Wednesday, May 21, 2008

The tremors that moved the nation

It was in the my office on the 28th floor of Finance Square in Shanghai, where I sat with a concept test brief in my hand, in deep contemplation on how to add value to the research design, when my cogitation was interrupted by the tinkling of the blinds against the windows. Before I could get time to puzzle about why the blinds were moving inside the building with all the windows tightly sealed, I realized that it was not just the blinds but the whole building which seem to have broken into a gentle dance. If my colleagues were frightened at the realization that we were experiencing an earthquake, they did a great job of disguising their fear and with great aplomb and composure we started shuffling down the stairs to evacuate the building (including me, with the research brief still in my hand). The tremors were persistent and I kept on feeling the building’s sway right till our dreadfully slow descent to the 20th floor. After that, while the earth seemed to have steadied itself, the legs had acquired a momentum of their own and I kept feeling the sway for quite some time to come.

Finally out of the building, we were puzzled at the strange occurrence – Shanghai has almost never had an earthquake and it was the first time that most of us experienced the trembling of the building and having to evacuate it under the fear that it will collapse on top of us. While engaged in animated discussion, some irritated and some relieved with the unexpected break in the office monotony, little did we realize the tragedy that had taken place more than a thousand kilometers away in Sichuan province. While the Finance Square kept standing and did not bury us in its steel and mortar blocks, 900 school children in Dujiangyan city near the provincial capital Chengdu, were not as fortunate. Nor were thousands of other children and adults, who could not escape their schools, factories and homes in time and were trapped under plies of rubble. Gradually the magnitude of the disaster unfolded in front of us, numbing us with grief and stupefaction.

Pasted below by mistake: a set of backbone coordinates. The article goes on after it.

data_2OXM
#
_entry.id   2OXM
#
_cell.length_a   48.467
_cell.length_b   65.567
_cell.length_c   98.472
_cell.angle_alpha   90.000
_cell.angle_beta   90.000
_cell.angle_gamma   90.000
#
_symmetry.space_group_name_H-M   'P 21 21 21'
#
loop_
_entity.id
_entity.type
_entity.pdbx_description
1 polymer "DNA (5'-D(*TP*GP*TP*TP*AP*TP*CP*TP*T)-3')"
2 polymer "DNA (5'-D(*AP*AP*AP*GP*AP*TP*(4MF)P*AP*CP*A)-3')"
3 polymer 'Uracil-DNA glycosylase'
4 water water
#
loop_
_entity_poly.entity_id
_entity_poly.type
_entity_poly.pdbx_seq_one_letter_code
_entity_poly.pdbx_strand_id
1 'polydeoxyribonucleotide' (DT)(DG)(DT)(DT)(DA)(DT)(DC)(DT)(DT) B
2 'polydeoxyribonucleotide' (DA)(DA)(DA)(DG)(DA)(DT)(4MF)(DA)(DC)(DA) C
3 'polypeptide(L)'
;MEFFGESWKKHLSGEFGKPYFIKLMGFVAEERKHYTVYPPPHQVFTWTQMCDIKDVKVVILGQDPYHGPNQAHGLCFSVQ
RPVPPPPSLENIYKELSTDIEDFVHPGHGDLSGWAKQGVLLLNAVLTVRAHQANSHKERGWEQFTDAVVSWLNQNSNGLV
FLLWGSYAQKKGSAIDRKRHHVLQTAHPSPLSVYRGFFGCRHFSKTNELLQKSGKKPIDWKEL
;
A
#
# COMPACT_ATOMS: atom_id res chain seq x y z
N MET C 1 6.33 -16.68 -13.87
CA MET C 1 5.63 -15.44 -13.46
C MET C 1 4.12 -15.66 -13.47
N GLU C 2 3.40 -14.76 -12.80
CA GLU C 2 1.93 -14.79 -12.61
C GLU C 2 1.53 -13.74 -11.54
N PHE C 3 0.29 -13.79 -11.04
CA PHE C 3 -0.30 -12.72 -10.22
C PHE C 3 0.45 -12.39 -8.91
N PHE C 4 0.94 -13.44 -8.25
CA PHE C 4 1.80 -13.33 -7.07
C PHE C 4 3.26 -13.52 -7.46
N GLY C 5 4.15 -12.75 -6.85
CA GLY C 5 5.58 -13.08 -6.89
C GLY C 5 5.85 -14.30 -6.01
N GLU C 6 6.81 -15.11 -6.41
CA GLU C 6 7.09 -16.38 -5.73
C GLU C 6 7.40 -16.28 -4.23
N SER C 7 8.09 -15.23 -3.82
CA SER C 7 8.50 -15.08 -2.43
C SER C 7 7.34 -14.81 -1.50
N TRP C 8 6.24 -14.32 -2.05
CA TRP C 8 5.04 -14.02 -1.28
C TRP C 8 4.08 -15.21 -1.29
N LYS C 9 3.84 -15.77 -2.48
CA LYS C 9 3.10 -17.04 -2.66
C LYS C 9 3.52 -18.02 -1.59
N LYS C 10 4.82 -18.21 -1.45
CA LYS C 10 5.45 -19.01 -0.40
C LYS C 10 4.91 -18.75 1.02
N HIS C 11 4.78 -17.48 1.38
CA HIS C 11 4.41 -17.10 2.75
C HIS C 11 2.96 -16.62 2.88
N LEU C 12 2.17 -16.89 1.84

While natural disasters are inescapable and we have little choice but to stoically and philosophically accept their tragic consequences, the subsequent human ineptitude and neglect which often compounds the misery is definitely preventable. Fortunately, China’s response was in sharp contrast to the apathy of the Generals of Myanmar when faced with the devastating cyclone which struck the country a few weeks ago. Chinese Premier Wen Jiabao was in Sichuan within hours of the earthquake. With a megaphone in hand and moist eyes, the nation saw him addressing the victims in a tremulous voice, offering condolences, reassurance and hope. It was clear in the days to come that the country mobilized every possible resource to rescue those who were still alive under the rubble and offer relief and succour to those who suffered the most.
It was a tragedy that touched the hearts of the people throughout the country. In an overwhelming wave of sympathy, the people are reaching for their wallets, donating blood, volunteering to work in the affected areas, even offering to adopt the children who lost their parents.
It will be a while before China can forget the tragedy that struck it out of the blue and traumatised the nation. Those who lost their loved ones, their homes or livelihoods will possibly live the rest of their lives with indelible physical and emotional scars. However, it will also be a while before China and the world can forget the efficiency, promptitude and compassion with which China dealt with the tragedy. It is reassuring to see that it is not only the Chinese mind which has transformed the country into an economic powerhouse, which deserves praise, but that its heart is also in the right place.

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